Category Archives: News

Jean Baptiste Mutabaruka is on the road to the local bank, again. When he gets there, he will inquire once more about raising money for an idea he thinks will reduce poverty in his small farming community of 60,000 in the province of Eastern Rwanda.

For 10 years, Jean Baptiste has journeyed through the parched villages of the Karangazi Sector, even in soaring heat, to champion the planting of trees, which he sees as a potent antidote to widespread poverty in the region.

According to research conducted by WRI, he is right. Planting and protecting trees would likely lead to increased land productivity, as well as improving food and water security. The Tigray region of Ethiopia halved its poverty level through restoring land over the last 20 years.

But the bank has not been able to fund him on a regular basis. He will have to find the money to buy the seedlings, to plant and protect trees as they grow, to support students to help, to purchase the tools for his work, somewhere else.

If the bank doesn’t bite this time, Jean Baptiste doesn’t know where he will turn. He waves to students in the nearby school, who play football on the dusty, red earth. Probably he will return to evangelizing his cause on his travels.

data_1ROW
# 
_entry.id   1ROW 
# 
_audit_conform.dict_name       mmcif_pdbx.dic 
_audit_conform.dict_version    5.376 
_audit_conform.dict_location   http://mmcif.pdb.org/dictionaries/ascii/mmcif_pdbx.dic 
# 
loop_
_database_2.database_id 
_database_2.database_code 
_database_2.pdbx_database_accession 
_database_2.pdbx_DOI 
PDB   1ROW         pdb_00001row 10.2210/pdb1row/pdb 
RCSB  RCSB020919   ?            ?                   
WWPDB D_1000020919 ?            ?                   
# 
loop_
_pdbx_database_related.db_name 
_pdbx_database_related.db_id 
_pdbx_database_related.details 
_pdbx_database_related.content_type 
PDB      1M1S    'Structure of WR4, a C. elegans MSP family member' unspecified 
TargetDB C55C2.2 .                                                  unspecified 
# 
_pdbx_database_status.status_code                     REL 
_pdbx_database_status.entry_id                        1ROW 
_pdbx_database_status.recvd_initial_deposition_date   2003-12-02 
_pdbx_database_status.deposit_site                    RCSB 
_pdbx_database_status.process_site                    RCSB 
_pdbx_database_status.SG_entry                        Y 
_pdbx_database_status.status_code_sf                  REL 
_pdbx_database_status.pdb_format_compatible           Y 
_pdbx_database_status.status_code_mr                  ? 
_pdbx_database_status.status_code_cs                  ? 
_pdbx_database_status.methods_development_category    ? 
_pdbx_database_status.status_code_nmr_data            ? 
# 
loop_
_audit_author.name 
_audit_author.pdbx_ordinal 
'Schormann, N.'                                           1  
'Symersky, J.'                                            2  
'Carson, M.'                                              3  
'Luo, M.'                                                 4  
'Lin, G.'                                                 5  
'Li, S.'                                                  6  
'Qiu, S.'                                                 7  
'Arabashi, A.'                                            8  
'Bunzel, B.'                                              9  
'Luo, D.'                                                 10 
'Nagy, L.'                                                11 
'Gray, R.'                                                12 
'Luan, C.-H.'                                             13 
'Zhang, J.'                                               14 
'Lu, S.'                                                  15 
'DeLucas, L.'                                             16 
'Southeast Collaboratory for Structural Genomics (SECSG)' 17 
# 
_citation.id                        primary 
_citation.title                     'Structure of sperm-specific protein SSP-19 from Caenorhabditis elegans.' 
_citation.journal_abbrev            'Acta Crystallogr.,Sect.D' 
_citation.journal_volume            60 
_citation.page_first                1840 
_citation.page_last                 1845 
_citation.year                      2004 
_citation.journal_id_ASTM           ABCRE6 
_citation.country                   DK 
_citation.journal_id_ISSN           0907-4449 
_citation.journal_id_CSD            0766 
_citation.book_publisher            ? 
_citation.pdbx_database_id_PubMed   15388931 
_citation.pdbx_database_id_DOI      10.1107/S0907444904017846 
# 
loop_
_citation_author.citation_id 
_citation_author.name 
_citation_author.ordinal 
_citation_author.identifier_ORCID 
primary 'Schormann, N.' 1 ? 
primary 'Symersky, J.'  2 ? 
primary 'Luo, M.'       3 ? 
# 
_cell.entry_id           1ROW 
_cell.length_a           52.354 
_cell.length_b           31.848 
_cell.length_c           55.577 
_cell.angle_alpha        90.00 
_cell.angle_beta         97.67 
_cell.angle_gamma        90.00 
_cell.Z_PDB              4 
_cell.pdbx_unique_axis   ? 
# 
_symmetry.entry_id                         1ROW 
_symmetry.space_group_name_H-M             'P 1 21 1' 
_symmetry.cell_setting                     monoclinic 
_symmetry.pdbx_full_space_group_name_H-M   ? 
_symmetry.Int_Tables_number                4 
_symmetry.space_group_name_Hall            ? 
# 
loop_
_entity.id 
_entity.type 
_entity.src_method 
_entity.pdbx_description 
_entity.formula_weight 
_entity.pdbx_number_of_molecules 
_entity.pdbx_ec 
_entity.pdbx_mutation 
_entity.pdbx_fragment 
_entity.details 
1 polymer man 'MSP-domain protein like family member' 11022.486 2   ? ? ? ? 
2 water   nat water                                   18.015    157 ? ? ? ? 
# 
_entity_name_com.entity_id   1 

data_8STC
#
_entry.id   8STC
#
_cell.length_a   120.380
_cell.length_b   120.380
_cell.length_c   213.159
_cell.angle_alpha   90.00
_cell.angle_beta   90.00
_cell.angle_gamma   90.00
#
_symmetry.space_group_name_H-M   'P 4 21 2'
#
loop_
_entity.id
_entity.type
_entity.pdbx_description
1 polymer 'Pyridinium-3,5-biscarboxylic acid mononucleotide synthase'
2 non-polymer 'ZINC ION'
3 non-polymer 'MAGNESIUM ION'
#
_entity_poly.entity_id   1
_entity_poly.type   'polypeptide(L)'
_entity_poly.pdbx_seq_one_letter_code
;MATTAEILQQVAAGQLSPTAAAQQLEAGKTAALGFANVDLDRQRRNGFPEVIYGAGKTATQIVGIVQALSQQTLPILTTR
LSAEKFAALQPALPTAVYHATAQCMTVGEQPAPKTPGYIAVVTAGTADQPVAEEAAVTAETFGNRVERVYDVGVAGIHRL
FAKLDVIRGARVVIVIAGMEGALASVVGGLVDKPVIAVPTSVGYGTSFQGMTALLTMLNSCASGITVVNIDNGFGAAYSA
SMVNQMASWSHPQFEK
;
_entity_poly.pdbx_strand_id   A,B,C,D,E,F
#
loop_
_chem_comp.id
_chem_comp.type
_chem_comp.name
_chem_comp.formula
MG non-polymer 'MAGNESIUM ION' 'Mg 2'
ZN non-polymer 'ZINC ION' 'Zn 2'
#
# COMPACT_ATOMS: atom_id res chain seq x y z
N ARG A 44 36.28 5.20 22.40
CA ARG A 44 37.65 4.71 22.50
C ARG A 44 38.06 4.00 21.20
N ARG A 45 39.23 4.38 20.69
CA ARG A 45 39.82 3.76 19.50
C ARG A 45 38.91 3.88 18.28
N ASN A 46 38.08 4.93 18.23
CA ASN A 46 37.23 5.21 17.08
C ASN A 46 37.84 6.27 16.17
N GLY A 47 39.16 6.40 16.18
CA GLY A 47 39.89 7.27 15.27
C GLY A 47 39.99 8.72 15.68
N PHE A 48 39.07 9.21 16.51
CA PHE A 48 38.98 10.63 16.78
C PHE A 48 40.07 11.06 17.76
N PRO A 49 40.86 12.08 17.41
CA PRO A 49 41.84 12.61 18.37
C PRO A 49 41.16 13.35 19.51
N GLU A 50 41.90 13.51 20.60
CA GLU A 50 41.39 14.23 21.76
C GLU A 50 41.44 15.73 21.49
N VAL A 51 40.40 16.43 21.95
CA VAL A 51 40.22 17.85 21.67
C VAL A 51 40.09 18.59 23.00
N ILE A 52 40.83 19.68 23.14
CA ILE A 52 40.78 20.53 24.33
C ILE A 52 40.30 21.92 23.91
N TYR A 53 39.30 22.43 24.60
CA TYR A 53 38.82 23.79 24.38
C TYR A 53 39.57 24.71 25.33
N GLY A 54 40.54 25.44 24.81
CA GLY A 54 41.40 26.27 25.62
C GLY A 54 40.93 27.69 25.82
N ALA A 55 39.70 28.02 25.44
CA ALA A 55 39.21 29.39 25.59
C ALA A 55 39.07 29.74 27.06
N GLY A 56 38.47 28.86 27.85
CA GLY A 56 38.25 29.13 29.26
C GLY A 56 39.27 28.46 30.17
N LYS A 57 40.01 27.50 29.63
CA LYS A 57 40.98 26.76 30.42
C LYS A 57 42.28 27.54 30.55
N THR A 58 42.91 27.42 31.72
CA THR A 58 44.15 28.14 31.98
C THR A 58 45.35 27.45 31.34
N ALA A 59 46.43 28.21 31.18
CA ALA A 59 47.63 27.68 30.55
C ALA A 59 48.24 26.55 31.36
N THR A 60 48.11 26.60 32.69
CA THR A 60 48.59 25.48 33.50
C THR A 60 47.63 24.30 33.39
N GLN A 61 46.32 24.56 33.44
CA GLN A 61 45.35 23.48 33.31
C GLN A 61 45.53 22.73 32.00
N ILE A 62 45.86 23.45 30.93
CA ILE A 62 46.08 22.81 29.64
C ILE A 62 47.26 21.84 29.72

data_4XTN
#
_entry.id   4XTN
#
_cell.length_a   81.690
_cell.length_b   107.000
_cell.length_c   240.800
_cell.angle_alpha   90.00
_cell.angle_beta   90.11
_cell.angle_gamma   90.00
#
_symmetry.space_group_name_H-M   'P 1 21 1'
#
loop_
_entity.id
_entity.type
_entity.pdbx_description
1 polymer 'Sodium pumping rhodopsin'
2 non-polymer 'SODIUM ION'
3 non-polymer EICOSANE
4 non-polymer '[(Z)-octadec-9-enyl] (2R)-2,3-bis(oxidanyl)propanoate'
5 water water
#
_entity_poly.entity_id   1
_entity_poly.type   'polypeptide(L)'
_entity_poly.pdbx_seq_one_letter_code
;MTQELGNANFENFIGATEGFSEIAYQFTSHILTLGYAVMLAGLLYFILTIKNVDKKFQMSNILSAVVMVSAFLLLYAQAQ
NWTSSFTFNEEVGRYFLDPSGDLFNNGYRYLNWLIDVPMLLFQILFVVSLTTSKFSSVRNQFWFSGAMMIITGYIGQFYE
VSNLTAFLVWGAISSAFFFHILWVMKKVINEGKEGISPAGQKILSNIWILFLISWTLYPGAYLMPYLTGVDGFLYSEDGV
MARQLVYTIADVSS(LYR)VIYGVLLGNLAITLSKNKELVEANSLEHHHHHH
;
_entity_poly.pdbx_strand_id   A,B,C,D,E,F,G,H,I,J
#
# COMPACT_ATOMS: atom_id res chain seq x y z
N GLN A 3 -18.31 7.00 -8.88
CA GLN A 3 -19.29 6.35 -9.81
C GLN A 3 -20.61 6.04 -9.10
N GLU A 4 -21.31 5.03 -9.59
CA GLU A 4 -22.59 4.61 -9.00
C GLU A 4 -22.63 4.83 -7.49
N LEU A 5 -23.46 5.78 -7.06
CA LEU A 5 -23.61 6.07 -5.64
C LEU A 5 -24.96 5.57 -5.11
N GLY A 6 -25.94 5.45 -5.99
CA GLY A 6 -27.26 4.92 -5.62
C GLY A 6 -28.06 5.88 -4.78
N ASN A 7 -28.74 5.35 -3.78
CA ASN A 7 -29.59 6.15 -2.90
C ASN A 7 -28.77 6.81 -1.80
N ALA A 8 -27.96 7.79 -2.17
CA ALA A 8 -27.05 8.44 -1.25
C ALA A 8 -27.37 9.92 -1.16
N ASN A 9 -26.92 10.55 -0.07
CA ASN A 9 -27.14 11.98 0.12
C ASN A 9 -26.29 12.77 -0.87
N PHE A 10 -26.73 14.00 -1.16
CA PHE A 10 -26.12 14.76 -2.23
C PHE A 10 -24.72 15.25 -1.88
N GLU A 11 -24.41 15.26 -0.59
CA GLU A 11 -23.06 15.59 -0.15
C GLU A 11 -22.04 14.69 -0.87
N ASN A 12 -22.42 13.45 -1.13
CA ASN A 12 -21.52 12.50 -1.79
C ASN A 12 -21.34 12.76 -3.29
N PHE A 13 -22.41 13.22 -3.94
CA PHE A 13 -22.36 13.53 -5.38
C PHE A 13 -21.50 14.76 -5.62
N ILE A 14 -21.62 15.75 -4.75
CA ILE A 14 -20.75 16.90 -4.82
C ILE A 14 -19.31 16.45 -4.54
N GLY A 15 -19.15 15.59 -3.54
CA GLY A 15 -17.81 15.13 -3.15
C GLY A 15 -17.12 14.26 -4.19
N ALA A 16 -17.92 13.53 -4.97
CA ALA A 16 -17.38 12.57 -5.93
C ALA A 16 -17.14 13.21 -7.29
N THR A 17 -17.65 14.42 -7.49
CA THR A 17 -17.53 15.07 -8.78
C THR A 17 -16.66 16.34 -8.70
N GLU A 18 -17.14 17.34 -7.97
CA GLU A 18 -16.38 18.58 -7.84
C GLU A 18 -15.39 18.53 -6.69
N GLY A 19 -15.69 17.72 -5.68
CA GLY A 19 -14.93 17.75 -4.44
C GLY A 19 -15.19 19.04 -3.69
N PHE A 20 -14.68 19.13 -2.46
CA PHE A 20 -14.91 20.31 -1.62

“I see that it’s possible to change it,” he says.

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Originally published on the WRI site.

When Holly and Barry Mawby arrived on their farm in Esmond, North Dakota in 2011, they discovered windbreaks that had not been cared for in decades. They quickly realized that they were in jeopardy of losing what little protection they had from the brutal winds.

Farmers are challenged by ever-increasing production demands under the uncertainties of changing weather conditions, climates, and markets. Agroforestry, the intentional integration of trees and shrubs into crop and livestock production systems, can enhance not only the resiliency, but also the productivity and profitability of agricultural operations and lands.